After partying too hard on Hallowe’en, Death awakens on November the 1st to find his keys have been stolen and used to unlock the dead, now wondering the Earth as zombies and ghosts. Too hungover to retrieve them himself, the reaper enlists a humble cemetery groundskeeper. This sounds like the beginning of a delightfully twisted black comedy but is unfortunately the beginning and end of Grumpy Reaper’s good ideas.
This is, in short, a bad, tedious game. Finding the all-important keys inexplicably involves cutting all the grass in each level, while avoiding the undead and battling with unpleasant controls. Like the worst kind of outdated Atari throwback, the game is viewed from an awkward isometric angle where one can never be sure of pressing the right direction on the d-pad.
Once the awkward controls are mastered, the game doesn’t offer a lot of fun, variety or excitement. Clearing grids of grass isn’t made a lot less tedious by avoiding ghouls, or even by collecting powerups and lawnmower fuel to kill or escape them. Fuel cannisters turn the lawnmower first into a motorised version, that kills enemies, then subsequently into a ridable variation that can destroy some impediments. The change to control, and what you're actually doing, is negligible. Killing zombies doesn't have enough impact to feel satisfying; you slide over them and they quietly transform into coins with a flash, not even impeding your movement.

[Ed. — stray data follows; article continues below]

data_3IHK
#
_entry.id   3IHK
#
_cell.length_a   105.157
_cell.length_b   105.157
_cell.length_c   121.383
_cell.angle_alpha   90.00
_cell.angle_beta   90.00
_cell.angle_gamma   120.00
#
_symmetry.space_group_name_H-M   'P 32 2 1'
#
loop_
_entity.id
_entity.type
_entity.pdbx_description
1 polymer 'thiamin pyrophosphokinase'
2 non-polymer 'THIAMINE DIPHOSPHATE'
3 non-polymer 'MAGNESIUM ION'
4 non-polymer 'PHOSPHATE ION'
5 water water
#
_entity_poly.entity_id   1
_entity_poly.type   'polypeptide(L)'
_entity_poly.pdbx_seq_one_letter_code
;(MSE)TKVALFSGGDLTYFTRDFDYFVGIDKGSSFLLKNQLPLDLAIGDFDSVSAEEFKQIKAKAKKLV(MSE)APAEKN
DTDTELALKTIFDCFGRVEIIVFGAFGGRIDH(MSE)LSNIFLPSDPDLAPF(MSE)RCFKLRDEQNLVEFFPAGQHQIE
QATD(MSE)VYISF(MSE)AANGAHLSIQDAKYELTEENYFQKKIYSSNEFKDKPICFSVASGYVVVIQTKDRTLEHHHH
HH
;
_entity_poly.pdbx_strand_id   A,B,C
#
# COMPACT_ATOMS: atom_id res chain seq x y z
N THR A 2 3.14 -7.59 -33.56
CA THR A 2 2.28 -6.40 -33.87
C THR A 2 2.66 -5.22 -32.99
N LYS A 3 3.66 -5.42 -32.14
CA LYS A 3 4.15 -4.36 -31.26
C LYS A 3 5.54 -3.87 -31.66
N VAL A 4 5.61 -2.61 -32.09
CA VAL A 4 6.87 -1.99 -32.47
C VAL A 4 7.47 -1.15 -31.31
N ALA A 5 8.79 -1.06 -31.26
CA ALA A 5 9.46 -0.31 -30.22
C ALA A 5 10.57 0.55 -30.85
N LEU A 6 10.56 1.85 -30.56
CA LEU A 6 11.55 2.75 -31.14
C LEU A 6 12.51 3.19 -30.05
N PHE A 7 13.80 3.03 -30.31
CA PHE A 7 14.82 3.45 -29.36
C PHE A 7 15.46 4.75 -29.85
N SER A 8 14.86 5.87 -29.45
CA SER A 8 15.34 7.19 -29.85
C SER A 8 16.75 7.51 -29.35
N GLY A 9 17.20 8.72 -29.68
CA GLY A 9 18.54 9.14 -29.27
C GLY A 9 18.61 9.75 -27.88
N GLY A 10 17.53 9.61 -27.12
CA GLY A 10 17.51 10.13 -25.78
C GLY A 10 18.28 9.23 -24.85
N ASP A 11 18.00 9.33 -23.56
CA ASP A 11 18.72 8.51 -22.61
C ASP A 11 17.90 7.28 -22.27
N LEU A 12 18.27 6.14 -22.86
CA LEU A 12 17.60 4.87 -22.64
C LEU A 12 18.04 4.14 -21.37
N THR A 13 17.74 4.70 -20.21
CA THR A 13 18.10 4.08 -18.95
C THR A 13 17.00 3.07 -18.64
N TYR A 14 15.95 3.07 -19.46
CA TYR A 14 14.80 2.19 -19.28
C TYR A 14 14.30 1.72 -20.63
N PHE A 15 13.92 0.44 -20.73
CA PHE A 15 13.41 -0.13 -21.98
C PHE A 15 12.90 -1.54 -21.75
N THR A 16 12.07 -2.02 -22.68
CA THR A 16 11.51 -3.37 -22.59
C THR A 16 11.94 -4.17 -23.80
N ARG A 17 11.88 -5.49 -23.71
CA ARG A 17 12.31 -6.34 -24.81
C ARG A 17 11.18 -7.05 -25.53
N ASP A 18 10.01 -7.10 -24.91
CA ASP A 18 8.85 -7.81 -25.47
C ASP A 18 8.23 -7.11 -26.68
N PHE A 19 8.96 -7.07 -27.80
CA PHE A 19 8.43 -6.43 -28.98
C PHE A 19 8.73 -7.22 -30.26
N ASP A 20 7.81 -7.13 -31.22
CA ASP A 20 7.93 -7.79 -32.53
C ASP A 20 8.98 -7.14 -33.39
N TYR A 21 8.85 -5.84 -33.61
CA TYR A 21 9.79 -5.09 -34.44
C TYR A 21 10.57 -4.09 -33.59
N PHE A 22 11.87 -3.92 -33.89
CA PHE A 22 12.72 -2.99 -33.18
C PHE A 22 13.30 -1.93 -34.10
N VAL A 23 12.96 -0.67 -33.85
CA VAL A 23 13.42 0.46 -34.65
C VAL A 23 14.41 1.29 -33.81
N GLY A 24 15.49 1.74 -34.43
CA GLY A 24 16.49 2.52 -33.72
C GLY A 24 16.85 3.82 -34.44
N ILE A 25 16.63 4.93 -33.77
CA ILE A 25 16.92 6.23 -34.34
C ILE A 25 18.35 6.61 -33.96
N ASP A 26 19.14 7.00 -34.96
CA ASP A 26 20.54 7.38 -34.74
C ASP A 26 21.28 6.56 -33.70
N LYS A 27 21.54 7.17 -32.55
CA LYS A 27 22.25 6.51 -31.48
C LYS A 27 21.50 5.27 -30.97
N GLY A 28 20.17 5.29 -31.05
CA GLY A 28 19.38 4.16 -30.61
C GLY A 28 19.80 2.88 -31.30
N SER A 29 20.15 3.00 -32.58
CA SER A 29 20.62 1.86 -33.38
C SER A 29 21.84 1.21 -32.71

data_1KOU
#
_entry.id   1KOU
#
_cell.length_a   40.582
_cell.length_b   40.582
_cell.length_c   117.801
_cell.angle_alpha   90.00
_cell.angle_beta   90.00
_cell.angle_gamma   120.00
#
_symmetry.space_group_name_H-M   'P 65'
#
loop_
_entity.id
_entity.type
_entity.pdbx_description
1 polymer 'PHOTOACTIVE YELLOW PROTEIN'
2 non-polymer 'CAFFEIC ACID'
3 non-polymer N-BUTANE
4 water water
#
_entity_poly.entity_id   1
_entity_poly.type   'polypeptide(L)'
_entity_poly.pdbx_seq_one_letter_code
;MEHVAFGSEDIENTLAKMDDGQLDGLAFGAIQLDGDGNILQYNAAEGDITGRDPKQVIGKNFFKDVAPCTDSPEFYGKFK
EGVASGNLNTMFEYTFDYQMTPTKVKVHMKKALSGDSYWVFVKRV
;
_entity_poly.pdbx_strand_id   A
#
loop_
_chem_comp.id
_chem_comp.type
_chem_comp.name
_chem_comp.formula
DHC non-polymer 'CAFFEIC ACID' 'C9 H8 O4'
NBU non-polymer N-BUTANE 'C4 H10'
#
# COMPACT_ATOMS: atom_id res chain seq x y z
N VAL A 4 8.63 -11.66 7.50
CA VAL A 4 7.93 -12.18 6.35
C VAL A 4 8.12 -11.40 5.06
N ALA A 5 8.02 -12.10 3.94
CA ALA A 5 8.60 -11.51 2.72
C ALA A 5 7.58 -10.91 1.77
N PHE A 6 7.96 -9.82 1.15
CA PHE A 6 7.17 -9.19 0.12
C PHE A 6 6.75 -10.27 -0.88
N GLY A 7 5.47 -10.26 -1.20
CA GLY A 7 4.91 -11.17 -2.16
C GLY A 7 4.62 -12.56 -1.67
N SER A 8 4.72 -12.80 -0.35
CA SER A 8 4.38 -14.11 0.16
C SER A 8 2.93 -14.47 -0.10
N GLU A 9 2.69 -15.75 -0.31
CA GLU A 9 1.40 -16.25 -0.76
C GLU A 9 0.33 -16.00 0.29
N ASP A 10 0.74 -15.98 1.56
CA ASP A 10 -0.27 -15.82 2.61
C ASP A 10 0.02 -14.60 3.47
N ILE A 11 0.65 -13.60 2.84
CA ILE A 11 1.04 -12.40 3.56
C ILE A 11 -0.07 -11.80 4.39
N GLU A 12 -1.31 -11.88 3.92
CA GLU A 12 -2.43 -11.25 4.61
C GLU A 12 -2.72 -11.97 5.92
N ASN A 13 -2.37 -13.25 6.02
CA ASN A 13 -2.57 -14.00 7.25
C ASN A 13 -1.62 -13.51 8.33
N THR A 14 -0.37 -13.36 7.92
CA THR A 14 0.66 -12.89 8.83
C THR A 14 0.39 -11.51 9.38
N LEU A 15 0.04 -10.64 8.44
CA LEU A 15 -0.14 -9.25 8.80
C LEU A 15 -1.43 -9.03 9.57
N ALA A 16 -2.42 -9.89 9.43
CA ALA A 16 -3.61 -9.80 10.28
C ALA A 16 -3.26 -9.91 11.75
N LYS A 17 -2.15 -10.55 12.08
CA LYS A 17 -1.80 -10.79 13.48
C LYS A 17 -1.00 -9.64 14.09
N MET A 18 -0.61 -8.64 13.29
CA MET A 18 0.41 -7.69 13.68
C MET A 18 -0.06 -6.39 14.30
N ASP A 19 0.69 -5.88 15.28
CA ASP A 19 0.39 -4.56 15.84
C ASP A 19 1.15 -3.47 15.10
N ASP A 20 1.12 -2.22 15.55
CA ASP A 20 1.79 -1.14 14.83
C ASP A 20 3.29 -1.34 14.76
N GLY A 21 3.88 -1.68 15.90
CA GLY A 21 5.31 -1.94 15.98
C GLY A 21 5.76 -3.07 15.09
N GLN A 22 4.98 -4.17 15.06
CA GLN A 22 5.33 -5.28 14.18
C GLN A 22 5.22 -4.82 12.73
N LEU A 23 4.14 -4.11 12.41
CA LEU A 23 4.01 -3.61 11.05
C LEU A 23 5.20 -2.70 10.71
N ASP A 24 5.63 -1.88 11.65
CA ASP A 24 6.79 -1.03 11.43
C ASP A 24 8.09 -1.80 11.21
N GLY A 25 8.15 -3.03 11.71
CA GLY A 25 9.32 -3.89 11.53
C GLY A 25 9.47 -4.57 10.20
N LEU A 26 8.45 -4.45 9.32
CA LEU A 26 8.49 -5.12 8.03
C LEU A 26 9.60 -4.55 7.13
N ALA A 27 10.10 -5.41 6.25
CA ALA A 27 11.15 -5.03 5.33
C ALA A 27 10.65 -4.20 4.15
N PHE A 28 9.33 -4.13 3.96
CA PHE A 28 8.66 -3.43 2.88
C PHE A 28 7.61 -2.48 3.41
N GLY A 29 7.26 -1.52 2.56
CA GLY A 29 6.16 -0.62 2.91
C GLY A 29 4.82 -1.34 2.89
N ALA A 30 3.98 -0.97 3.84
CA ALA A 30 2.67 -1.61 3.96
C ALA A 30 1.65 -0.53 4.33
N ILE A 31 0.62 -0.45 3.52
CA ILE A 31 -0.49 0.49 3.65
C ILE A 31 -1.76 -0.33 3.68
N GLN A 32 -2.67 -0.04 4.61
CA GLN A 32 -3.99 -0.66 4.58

The game is split into ten-level worlds, navigated with the same exact menu icons familiar to anyone who has played a post-Angry Birds game; the looping arrow to restart a level, the play icon to go on and the menu button that doesn’t even resemble this game’s menus.
Graphically, Grumpy Reaper is an abysmal mixture of low-poly models and horrific textures that lacks any kind of charm and would have been derided on the Nintendo 64. This is especially unfortunate as levels are punctuated by some quite nice hand-drawn images. Each successful completion unlocks a new enemy type, ranging from generic sports outfits and horror movie clichés to racist caricatures. The enemies encountered ingame can be customised, but the crap models and high camera angle mean they’re pretty indistinguishable in gameplay.
Appropriately for a game about death, the English language has been butchered. Grumpy Reaper is littered with typos, nonsensical syntax and poor grammar, with lines like “get’s away from the monsters.”
The game regularly hassles you to buy more health or fuel with in-game currency, like the very worst microtranscation-filled mobile game, but luckily no such money need be spent. I can’t imagine anyone who would want to spend the small cost of purchasing this game, let alone any more to keep playing it. It at least does a good job of making you route for the protagonist; playing Grumpy Reaper will make you long for death.